Tuesday, September 21, 2010

Ooh La La!

French poodle! from “Make It Yourself with Aunt Lydia’s Heavy Rug Yarn”, c. 1965

Qu'est-ce que c'est? I hear you ask. Or if you don’t parlez la belle langue, you asked in an outrageous Inspector Clouseau accent, what are these things?

Mon Dieu, these are French poodles! And not some Québécois poutine-nibbling posers. Non, these are genuine Parisian poodles. Why, these two have chewed on croissants at a corner café, arguing whether Jean-Paul Sartre’s existential philosophy would have been more cheerful if he had crocheted poodles.

What? You do not believe me? You dare point out that the Aunt Lydia heavy yarn booklets are published by The American Thread Company! You think these are duplicitous dogs (try saying that ten times fast) made in New York City?

Bah! Here is proof that these crafty canines are not fake Frenchies.

I reste mon case.

For the complete pattern and the French poodle in living colour:

Well, more living grey instead of living colour. Also, this poodle is a great deal shaggier than its black and white friends. Is it a French hippie poodle?
Materials Required:
1—4 oz. skein of black
That’s right, your French poodle must be made with ALL AMERICAN WORSTED!

Warning: using AMERICAN WORSTED may result in a Freedom Poodle.
3 skeins of color desired
Clearly, AUNT LYDIA is in quotation marks because she is MA TANTE LYDIA who owns many plumes.

2 toilet tissue rollers, 2 coat hangers, Glue, Black Tape, Newspaper, 2 Buttons for eyes, “STAR MERCERIZED SEWING THREAD, Large eye needle, 1 cardboard for measuring yarn 3 ¼” x 4 ¼”

1. Make FRAME from coat hangers. Front legs are separate pieces of wire. Twist onto neck wire then cut to length and bend.
I’m not sure why it’s necessary to ensure this French poodle has front leg mobility. Ah, there’s a diagram -- I’m sure it will explain all.

Or not.
2. Make BALL TIES by wrapping yarn loosely around card the long way 36 times. Cut yarn across one end. Ties will be 8 ½” long.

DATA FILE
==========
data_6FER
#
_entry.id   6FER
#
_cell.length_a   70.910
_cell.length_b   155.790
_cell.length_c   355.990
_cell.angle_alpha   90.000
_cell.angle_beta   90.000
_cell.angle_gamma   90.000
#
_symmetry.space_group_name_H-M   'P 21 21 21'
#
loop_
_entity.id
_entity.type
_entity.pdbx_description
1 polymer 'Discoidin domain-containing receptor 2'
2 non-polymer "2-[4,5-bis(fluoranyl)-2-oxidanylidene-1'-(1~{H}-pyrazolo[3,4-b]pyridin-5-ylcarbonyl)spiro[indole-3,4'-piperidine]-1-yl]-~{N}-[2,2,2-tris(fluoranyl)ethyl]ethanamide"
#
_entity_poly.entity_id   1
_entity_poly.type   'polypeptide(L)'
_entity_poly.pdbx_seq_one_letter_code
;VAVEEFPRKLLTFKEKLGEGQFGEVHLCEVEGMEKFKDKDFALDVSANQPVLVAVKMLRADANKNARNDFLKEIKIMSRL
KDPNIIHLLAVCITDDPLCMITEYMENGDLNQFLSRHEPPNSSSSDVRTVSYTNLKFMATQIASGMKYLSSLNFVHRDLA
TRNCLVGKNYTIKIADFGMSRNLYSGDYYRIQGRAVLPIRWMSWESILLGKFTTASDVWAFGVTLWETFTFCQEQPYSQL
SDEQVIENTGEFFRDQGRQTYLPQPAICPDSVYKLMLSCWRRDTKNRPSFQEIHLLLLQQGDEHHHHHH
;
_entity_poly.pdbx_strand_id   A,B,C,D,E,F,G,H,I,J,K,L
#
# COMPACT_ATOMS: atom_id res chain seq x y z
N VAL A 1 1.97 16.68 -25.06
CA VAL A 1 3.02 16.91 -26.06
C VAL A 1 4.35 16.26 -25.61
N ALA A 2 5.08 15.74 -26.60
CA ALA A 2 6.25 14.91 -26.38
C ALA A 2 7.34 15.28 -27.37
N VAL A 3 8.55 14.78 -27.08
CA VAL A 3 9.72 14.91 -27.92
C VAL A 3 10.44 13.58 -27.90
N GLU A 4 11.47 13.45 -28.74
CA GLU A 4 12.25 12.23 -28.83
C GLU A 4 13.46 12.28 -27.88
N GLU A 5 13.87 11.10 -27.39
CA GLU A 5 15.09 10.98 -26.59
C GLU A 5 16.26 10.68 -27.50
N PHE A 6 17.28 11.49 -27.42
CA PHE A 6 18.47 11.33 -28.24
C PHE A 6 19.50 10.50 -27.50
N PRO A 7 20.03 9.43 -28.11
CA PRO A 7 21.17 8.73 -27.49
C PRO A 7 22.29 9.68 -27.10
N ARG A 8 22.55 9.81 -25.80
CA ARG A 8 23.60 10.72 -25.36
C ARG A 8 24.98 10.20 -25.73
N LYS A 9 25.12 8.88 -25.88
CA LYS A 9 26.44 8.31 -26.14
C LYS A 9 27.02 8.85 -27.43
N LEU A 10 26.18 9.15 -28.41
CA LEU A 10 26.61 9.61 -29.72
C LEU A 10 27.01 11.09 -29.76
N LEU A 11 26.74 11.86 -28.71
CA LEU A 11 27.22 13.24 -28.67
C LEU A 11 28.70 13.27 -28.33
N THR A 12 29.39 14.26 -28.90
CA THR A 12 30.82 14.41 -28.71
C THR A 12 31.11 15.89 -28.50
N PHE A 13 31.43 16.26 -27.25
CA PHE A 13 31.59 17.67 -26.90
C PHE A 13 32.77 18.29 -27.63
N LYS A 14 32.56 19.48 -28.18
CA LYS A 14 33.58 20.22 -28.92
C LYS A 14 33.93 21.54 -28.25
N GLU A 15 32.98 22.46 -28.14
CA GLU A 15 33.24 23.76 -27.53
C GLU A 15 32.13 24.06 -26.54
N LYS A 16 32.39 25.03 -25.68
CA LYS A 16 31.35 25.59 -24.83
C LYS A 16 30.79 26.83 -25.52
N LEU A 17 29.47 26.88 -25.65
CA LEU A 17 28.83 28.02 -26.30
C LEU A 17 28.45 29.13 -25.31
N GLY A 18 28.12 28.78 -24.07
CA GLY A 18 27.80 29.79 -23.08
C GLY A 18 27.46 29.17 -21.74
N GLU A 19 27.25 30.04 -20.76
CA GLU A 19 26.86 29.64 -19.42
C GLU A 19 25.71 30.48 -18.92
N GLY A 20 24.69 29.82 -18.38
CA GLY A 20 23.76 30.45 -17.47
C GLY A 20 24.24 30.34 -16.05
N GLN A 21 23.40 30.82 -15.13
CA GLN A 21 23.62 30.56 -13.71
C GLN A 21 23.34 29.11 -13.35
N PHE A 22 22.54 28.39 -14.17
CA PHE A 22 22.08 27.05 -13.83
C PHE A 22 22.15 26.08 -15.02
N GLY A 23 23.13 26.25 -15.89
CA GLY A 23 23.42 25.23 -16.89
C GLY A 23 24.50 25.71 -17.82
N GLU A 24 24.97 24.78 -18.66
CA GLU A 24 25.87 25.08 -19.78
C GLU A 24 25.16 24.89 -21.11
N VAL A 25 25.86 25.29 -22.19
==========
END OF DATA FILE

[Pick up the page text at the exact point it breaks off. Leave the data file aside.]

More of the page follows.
3. Make 20 large BALLS. Wrap yarn around card 20 times the long way. Tie very tightly in center with a tie and cut yarn across both ends of card. These are 4 ¼” long.

In the past, I’ve suggested reading instructions aloud for fun. However, unexpectedly yelling out BALLS might traumatize any children in the room.

Or any adults, for that matter.
4. Make 16 small BALLS. Tie and cut same as large balls except use the narrow side of card. These are 3 ¼” long.

5. COMB BALLS until Fluffy. Hold tie very firmly or yarn will pull out. Comb first with coarse teeth, then with fine. Save all your yarn combings.
Naturally, you’ll want start combing balls with coarse teeth. It’s vital that all of your slave’s poodle’s ball fluff be capital F Fluffy!
6. Push TISSUE ROLLERS onto frame. One on NECK and one on BACK. Fill rollers with newspaper. Keep neck wire frame in center of roll and fill around it. Let body roll rest on wire frame and fill below it. Make them sturdy.

Do people in France actually have sturdy toilet paper rollers? I suppose they must, otherwise they would be forced to make their French poodles out of bidets.
7. Cover NOSE and FEET with black TAPE.

8. Pad top of NOSE with walnut size of yarn combings, then wrap yarn around nose to cover combings. Wrap firmly. Leave ¼” of tape showing.

9. Wrap yarn around tissue ROLLERS and LEGS. Apply glue to end and wrap very compactly. Push yarn back tightly. Secure end with glue. Wrap yarn around legs very tightly and tie at feet.

10. Make 2 PUMPKIN BALLS using half of the yarn combings for base of each. Wrap yarn around forming a pumpkin shape ball 2” in diameter, 1 ½” high.
PUMPKIN BALLS? I had no idea that The Great Pumpkin wanted poodle pumpkins!

No wonder he never showed up for poor Linus.
11. Place one PUMPKIN BALL on top of NECK FRAME about 1 ½” back from nose tip. Sew BALL securely to NECK ROLLER at upper edge.

12. To make TAIL, bend 15” wire in middle, and double ends back for 4”. Separate ends. Hook ends around rear of dog, clamp with pliers. (A) Sew a PUMPKIN BALL on tail end of BODY ROLLER holding tail upright. Wrap tail with yarn as legs were wrapped. (B) Tie one small BALL on top of TAIL.

This diagram demonstrates the extreme importance of blocking any French poodle’s rear entry.
13. Tie 4 large BALLS to NOSE and FRAME on top of head. Don’t cover nose.

In the U.S.A., they have Blinky the Three-Eyed Fish. In France, they have Peepers the Four-Eyed Poodle.
14. Tie 7 large BALLS to yarn completely encircling NECK at upper edge.

15. Tie 7 large BALLS to yarn completely encircling NECK at lower edge.

16. Tie 7 large BALLS to yarn around back edge of BODY. Tie 2 small BALLS to each FOOT.
Forget what I said earlier. The only way to break up the monotony of tying up an endless series of BALLS is to start shouting.

I’m certain many S & M mistresses would agree with me.
17. Tie one large BALL on each side of Chest to top of front LEGS.

18. Fluff and pat POODLE into shape.
That’s right, PAT the POODLE!
19. Sew on buttons for eyes and add collar or other trim as you like.

Et voila! You have a French… er, um.

Okay, this last diagram does not resemble the French poodles in the photos. It looks like someone strangled poor Pat the Poodle with duct tape and then glued on marshmallows for decorative effect.

Handmade by Mother does not endorse the abuse of poodles, even ugly novelty ones. So, instead of making this pattern, why not make a marshmallow poodle cake!

Your family and Pat the Poodle will thank you.

Click here for the printable pattern.

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